The political events of the past two weeks — including the revenue debate at the Senate — have exposed the vagaries of Opposition leader Raila Odinga’s absence at the helm of his Orange party.
In his absence, ODM appears bereft of firm leadership, with fissures of rebellion widening by the day, key leader missing in action and rivals taking it on with reckless abandon.
On Tuesday, while taking a vote on the controversial county revenue-sharing formula, ODM senators fractured their usually solid vote, effectively aiding in defeating President Uhuru Kenyatta’s formula. Senate Minority Leader James Orengo blamed President Kenyatta’s inaccessibility for the loss.
From the suspect claim by Wiper leader Kalonzo Musyoka that he has a secret pact with Raila, Senate Majority Whip Irungu Kang’ata’s threat on Building Bridges Initiative (BBI) and a section of Coast MPs’ threat to quit, ODM’s rebuttals have lacked the full weight of the party machinery.
In all cases, the burden has fallen on party secretary general Edwin Sifuna to rebut, with little voice coming from the two deputy party leaders Wycliffe Oparanya and Hassan Joho.
Junet Mohamed, the self-declared Raila ‘cow’, has also gone quiet, opting to follow the events from a distance.
“ODM is between a rock and a hard place. It is a party nominally led by an aging and absentee leader but depends more on the whims and benevolence of President Kenyatta...and has cut all relationships and dealings with all its regional allies. Such a party doesn’t face a great future,” lawyer Ahmednasir Abdullahi told the Sunday Standard yesterday.
There is no love lost between Ahmednasir and the Orange party, given his role in two presidential election disputes of 2013 and 2017. He claimed the party will not recover after the Senate debate: “It will begin whittling down. We will see some of its politicians charting new courses for themselves and the Coastal region has started the same.”
Raila is recuperating from a surgery in Coast and has been advised by both doctor and family to take it slow. He has avoided media interviews and taking part in national debates, occasionally weighing in when it matters most, and leaving his troops to find their own bearing.
When he was away in Dubai for the surgery, Joho and Junet chartered a flight to go see him and obtain guidance. Prior and after the Dubai visit, Joho has maintained studious silence even in the face of a rebellion in his backyard.
Led by Kilifi North MP Owen Baya, the lawmakers have vowed to lead a massive exit from the party in the next General Election. Baya told the Sunday Standard that “enough is enough” and it was time to stop taking people from the Coast for granted.
“Had we had our party, we would be on the table bargaining for the interests of our people. Raila has shown that he does not have any interests with the Coast region’s residents and we have decided to have our own political vehicle for the sake of the future of our people,” said Baya.
Baya’s group calling itself Vuguvugu La Mageuzi Pwani comprises MPs Michael Kingi (Magarini), Andrew Mwadime (Mwatate), Aisha Jumwa (Malindi), Khatib Mwashetani (Lunga Lunga), Benjamin Taya (Kinango), Mohammed Ali (Nyali), Sharif Ali (Lamu East), Jones Mlolwa (Voi) and Paul Kahindi (Kaloleni).
Granted, a good number of them had long severed their relationship with ODM, and none is a senator. Still their grumbling did not attract a whiff of attention from ODM bigwigs.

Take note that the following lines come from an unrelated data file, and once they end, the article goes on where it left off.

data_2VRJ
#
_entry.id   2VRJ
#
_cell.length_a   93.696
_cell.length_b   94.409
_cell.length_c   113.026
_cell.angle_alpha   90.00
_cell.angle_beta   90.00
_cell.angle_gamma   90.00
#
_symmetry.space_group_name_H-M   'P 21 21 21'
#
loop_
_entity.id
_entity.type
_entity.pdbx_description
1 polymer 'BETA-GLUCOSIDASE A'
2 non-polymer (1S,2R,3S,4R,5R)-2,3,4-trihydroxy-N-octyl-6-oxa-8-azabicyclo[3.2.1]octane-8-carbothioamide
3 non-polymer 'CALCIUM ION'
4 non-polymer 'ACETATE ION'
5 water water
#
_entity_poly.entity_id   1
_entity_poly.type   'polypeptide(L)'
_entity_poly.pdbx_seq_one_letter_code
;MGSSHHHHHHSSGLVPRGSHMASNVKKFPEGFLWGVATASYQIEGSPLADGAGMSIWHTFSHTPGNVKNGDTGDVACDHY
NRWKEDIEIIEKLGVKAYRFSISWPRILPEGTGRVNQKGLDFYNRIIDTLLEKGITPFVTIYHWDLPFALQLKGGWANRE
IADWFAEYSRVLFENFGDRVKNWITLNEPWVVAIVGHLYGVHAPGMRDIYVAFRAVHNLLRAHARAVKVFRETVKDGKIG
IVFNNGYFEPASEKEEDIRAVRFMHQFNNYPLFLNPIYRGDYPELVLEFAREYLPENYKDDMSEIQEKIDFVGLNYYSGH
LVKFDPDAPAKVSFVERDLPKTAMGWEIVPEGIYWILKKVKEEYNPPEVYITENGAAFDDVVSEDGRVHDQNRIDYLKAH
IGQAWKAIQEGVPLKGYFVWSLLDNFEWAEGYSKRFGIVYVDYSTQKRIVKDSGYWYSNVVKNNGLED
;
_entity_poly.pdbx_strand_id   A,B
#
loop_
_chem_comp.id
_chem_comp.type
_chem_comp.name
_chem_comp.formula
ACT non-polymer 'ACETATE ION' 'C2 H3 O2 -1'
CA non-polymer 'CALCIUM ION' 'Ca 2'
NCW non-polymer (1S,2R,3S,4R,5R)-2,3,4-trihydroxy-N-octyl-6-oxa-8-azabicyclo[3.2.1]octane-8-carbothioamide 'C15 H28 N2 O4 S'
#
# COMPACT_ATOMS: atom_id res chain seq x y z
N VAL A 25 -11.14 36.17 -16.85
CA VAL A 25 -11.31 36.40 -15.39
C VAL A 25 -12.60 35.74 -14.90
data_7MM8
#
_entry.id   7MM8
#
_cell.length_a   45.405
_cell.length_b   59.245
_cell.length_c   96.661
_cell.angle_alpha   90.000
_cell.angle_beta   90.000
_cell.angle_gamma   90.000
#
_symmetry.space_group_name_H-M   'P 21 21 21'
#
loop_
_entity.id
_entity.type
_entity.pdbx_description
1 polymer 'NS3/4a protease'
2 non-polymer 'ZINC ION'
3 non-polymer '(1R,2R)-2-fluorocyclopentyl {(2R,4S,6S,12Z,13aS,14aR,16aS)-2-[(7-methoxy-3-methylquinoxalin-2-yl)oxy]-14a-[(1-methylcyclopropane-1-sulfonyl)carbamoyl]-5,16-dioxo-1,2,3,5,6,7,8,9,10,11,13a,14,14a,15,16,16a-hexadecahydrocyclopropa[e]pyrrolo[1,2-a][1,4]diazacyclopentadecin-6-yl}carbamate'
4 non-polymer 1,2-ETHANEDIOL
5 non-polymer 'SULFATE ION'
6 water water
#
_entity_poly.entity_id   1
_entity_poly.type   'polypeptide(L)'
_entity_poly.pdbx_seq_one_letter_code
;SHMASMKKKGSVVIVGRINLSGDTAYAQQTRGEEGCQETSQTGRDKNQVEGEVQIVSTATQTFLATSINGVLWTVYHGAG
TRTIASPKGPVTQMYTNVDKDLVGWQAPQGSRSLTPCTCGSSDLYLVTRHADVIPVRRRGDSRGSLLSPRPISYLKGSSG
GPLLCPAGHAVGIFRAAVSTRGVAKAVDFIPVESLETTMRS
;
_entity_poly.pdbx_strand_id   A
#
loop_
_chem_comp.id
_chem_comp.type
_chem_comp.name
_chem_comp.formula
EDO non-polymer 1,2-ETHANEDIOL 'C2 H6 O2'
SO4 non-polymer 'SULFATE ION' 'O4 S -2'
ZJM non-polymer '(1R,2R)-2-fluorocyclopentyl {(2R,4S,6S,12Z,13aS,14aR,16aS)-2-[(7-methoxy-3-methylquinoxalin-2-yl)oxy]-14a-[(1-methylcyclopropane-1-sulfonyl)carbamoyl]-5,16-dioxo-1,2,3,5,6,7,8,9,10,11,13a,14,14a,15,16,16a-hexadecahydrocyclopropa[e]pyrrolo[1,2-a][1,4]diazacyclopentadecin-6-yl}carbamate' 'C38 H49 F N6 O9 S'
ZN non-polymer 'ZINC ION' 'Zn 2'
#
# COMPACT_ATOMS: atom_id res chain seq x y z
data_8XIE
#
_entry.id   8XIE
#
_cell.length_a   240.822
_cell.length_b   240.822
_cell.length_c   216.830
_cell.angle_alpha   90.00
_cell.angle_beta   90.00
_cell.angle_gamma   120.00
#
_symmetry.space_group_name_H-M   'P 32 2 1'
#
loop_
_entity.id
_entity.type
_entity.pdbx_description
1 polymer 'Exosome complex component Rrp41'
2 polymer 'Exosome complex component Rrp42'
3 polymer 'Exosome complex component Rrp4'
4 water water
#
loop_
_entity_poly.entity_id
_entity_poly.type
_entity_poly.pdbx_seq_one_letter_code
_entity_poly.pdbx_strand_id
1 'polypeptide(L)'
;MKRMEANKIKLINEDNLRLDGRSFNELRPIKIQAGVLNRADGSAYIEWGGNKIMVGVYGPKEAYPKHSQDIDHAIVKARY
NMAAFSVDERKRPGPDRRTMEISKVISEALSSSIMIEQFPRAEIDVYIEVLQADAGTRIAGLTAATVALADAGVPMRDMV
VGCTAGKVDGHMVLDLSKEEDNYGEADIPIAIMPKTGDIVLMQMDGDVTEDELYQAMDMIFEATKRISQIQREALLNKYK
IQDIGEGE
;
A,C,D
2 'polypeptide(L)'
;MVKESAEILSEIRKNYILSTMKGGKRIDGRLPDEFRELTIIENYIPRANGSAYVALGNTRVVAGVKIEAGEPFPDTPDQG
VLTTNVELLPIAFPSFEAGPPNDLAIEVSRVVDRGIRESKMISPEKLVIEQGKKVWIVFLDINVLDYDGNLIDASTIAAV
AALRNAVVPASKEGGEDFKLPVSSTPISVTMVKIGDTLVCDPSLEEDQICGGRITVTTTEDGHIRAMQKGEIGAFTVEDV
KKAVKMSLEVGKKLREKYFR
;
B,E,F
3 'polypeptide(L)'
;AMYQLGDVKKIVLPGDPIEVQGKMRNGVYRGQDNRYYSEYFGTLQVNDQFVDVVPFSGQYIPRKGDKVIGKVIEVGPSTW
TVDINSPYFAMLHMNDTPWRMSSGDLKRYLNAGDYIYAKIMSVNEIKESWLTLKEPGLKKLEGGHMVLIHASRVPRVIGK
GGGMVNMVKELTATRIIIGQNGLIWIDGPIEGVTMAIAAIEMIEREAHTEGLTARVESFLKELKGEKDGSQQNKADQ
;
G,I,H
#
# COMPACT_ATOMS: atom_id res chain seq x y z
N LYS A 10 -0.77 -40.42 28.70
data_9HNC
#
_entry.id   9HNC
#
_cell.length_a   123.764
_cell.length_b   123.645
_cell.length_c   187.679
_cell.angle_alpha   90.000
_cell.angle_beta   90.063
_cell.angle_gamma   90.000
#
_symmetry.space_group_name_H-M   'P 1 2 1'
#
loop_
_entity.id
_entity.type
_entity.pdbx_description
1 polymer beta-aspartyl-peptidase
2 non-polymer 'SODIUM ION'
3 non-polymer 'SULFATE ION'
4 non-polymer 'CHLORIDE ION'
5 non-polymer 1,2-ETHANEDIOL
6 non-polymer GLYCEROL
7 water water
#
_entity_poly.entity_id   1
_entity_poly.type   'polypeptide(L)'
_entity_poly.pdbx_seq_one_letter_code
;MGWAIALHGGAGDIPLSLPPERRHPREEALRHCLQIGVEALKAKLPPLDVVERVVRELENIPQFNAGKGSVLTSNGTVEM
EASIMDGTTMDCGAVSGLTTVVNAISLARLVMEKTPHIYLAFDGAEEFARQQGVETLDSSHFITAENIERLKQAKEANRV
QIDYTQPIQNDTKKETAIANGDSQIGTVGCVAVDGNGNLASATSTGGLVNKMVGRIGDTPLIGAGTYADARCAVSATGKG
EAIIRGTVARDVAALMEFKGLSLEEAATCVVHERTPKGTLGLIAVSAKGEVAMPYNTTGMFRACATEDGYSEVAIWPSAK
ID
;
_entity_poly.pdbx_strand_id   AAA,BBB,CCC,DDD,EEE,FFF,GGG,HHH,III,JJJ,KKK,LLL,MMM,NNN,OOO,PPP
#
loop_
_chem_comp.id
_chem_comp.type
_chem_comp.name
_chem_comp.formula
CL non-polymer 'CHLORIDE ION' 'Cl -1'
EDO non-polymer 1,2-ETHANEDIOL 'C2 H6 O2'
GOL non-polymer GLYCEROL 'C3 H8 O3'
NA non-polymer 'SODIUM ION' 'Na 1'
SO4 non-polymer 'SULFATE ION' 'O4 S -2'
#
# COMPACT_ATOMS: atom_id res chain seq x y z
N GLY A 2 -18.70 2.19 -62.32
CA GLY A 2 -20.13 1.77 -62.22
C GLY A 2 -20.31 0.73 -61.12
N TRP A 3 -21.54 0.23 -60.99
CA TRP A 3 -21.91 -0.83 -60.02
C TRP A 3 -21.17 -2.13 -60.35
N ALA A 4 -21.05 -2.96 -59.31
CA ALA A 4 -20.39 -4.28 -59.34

“We will keep engaging the people of the Coast directly while seeking to fulfill all promises made to them over the years, without any regard to political brokers who want to build fiefdoms for onward sale to the bottomless pit of corruption,” Sifuna said.
The ODM official argued that the Coastal counties enjoy semi-autonomy in revenue and expenditure, greater say in tourist earnings, Port use and land rights blueprints, thanks to Raila’s firm stand on devolution.
“Raila’s love for the people of the Coast, and their love right back, is the worst-kept secret in this land. These Tangatanga MPs must be reminded that were it not for Raila and the ODM Party, there wouldn’t even be county revenue to fight over in the first place,” Sifuna said.
But it is at the Senate where ODM’s soft underbelly was much exposed, with MPs from Raila’s home turf being the only ones who supported the government position on the revenue, in line with his wishes. Many more rebelled and took independent positions.
Political analyst Javas Bigambo says the Orange party has not lost its mojo yet. He says it is the weight of the interests Raila is juggling that may be the issue.
“Raila has a lot of interests to balance if he still needs to maintain regions he once enjoyed support from. He has a lot of housekeeping to do. If he works with the assumption that things are rosy, he risks losing the hold on the regions,” Bigambo said.
The same sentiments are shared by Baya who claimed that instead of addressing the issues, Raila’s henchmen have either gone AWOL or left it to Sifuna to label them deserters. He claimed the habit of the party to brand critics as Tangatanga is a tired and lazy approach to politics.
“Same persons thought by labeling David Ochieng of MDG as Tangatanga during the by-election in Ugenya, the home constituency of Senator Orengo, he would lose. Instead, Ochieng convincingly clinched the seat. It’s foolhardy to imagine the labeling thing will work at the Coast,” Baya said.
But Sifuna told the MPs that there are many reasons that make Raila popular among the masses in the larger Coast region, which include his firm stand on Coastal land rights, devolution, education, employment rights and mainstreaming of minority issues.
He said it is the party’s strong stand on such issues that routinely invites the ire of opponents, led by people who believe a “continually ignorant population is fodder for their land-grabbing tin god, whose affinity for enslavement of the ignorant is now the stuff of legend”.